Asian Journal of Biomedical and Pharmaceutical Sciences

- Asian Journal of Biomedical and Pharmaceutical Sciences (2015) Volume 5, Issue 49

A laboratory quest on use of date fruit (Phoenix Dactylifera, L) extract in prevention of chemically induced memory deficit models in mice

Background:Alzheimer’s disease (AD) is affecting approximately 46 million people worldwide. Date fruits (Phoenix dactylifera L.) are important fruits which have been cultivated in the Middle East for over 6000 years or more. For the native arabs, dates are an integral part of food. They possess many useful properties such as antioxidant, neuroprotective, anti stress and anticholesteromic which are essential for an effective Antialzheimer drug. Hence, based on above observations we hypothesize that date fruits can offer potential benefits for the treatment/prevention of AD. Methods: Scopolamine and streptozotocin were used to induce memory loss in experimental mice. The prepared aqueous extract was analyzed for various chemical constituents by using standardized methods. Its antioxidant activity was established using DPPH free radical method. Scopolamine and streptozotocin were used to induce memory deficit. Different doses of the extract such as 100, 200 and 400 mg/kg were selected for the study. The potential of the extract in exhibiting nootropic activity was explored by using elevated plus maze in mice treated with the extract for a period of 30 days. At the end of treatment period and I hour after last dose, the transfer latency was recorded. In order to analyze the retention of this learned-task, the transfer latency was recorded again 24 h later. The effect of the extract in reversing scopolamine and streptozotocin was also carried. Results: The results of in vitro tests proved that DFE to be an antioxidant whereas in vivo study indicated DFE had nootropic activity in absence of cognitive deficit and was also successful in preventing the chemically induced memory deficits in experimental mice. The mechanism by which DFE showed these effects could be attributed to its antioxidant, neuroprotective properties, its choline content or activation of acetylcholine system in brain. Conclusions: In the light of above, it may be worthwhile to explore the potential of this fruit in the management of Alzheimer’s disease patients.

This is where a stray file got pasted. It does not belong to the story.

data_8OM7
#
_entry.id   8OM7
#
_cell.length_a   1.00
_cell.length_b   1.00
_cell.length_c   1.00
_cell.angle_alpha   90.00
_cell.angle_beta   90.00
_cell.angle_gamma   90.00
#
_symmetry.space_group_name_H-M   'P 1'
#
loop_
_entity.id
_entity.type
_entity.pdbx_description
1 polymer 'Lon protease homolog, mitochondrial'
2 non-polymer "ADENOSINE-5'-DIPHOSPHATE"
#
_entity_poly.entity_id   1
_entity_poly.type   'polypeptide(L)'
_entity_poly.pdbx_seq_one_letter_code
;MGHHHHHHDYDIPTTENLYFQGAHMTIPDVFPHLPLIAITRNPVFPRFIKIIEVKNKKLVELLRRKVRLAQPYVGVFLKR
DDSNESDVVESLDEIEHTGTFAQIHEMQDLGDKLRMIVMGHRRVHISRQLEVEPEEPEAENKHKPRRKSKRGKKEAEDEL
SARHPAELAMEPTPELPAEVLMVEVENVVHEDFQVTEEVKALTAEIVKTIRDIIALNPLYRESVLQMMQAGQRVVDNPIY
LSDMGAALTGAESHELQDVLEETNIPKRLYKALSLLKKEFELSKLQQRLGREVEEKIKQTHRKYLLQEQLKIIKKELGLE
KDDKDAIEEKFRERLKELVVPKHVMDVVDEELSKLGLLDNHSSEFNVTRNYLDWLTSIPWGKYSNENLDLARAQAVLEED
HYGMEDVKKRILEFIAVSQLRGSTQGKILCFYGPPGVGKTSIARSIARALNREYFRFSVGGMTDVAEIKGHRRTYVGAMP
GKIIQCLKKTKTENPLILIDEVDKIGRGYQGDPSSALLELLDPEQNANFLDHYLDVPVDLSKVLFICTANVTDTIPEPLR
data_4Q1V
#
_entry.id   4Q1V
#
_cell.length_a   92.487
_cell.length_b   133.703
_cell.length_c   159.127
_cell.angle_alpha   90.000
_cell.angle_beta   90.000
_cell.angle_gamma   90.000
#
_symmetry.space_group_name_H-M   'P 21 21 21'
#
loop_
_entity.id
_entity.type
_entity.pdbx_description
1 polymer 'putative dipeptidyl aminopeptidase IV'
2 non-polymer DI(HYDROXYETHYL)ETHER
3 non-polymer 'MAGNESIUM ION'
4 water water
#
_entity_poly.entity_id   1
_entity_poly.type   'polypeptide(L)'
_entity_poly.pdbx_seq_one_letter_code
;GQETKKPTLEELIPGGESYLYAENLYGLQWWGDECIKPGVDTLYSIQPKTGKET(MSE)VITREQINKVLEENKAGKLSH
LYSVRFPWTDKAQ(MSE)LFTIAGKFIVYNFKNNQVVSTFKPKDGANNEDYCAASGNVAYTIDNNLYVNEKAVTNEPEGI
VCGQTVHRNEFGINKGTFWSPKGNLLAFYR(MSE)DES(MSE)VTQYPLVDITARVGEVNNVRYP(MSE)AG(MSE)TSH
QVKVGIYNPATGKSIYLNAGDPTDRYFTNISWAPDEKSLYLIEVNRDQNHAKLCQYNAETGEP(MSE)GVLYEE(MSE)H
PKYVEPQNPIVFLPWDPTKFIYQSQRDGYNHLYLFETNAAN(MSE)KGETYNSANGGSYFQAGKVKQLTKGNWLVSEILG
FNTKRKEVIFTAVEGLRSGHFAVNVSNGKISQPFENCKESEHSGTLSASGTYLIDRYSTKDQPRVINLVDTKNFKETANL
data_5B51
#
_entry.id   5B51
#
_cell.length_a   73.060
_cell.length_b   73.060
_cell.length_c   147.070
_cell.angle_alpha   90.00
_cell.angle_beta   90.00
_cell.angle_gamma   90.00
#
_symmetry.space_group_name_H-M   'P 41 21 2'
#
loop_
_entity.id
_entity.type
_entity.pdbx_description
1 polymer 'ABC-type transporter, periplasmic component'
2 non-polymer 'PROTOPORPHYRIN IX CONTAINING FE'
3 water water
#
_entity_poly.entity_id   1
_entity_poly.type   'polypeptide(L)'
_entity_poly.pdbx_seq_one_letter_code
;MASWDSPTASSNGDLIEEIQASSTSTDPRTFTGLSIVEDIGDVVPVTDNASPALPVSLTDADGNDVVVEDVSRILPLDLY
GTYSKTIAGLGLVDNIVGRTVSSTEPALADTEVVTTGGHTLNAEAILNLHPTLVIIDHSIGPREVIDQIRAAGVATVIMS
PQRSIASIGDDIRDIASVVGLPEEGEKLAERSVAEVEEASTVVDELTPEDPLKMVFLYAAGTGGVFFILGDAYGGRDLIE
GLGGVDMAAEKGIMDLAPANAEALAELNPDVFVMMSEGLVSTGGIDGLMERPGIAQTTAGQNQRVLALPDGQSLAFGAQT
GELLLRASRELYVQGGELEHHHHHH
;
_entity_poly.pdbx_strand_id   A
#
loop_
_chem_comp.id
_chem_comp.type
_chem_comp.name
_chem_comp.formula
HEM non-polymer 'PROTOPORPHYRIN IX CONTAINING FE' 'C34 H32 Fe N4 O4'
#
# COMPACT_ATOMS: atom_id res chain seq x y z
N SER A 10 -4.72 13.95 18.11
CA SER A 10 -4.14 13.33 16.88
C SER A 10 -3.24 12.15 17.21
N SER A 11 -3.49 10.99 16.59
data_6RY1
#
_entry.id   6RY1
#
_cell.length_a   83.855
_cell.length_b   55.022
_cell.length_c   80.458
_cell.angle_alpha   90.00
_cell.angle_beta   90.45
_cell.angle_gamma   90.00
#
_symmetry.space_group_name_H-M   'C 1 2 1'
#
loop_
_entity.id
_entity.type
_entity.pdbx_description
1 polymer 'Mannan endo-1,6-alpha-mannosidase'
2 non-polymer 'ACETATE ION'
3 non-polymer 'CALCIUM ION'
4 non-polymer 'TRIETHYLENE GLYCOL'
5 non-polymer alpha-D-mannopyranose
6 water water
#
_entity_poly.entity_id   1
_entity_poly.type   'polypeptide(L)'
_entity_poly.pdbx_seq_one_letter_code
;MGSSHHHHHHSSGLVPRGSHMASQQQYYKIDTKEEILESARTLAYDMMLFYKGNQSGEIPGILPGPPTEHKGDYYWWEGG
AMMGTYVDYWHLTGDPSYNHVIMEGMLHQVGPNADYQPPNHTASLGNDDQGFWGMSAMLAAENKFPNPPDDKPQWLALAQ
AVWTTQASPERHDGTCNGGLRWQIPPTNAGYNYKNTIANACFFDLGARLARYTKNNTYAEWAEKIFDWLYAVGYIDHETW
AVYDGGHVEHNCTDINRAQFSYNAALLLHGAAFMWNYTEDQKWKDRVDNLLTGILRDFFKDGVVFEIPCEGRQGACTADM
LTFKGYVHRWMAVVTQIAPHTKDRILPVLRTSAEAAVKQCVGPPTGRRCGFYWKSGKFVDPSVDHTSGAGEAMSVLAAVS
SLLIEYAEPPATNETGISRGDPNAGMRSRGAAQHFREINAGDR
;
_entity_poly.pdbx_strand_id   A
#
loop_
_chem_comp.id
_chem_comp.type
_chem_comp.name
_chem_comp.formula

Author(s): Shalam Mohamed Hussain, Ibrahim Ali awwad, Omar khan, Mostafa Taha

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